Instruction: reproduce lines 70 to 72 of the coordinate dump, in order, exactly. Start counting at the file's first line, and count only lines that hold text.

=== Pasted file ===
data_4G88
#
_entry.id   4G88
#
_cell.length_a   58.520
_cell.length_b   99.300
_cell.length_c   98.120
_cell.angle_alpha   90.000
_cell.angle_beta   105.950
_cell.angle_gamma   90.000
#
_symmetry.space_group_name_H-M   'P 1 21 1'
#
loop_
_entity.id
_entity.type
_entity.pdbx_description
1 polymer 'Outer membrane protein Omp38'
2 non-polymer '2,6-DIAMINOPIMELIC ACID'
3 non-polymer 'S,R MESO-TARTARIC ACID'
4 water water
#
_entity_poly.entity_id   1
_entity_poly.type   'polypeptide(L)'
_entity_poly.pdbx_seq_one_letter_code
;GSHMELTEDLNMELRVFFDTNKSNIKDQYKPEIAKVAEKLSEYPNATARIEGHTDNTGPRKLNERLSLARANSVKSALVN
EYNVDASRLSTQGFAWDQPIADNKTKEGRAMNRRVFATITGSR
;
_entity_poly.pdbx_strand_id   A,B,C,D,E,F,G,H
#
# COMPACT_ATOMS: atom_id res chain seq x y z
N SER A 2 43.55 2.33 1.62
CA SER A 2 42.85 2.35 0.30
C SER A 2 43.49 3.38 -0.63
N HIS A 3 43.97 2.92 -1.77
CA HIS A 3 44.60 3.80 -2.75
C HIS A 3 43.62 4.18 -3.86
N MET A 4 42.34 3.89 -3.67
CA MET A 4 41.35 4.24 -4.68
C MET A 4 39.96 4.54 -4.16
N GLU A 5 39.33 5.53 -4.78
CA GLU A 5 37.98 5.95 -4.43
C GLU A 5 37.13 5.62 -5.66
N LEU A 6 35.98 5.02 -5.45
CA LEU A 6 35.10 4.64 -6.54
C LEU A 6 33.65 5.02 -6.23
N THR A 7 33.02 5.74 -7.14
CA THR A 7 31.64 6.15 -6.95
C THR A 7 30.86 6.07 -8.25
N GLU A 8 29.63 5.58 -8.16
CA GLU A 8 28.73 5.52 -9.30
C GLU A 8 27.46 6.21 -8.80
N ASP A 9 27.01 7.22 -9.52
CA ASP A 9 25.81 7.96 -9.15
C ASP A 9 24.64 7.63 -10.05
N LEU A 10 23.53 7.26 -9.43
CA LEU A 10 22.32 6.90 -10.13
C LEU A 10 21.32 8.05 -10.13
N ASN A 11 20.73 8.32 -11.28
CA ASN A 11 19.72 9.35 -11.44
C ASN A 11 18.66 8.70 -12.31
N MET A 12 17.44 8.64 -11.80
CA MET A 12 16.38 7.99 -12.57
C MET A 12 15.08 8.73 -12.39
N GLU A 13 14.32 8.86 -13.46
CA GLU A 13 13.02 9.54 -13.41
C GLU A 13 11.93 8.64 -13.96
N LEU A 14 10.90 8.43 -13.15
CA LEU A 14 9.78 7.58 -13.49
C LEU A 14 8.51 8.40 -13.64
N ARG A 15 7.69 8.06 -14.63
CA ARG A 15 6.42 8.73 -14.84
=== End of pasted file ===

C LEU A 14 8.51 8.40 -13.64
N ARG A 15 7.69 8.06 -14.63
CA ARG A 15 6.42 8.73 -14.84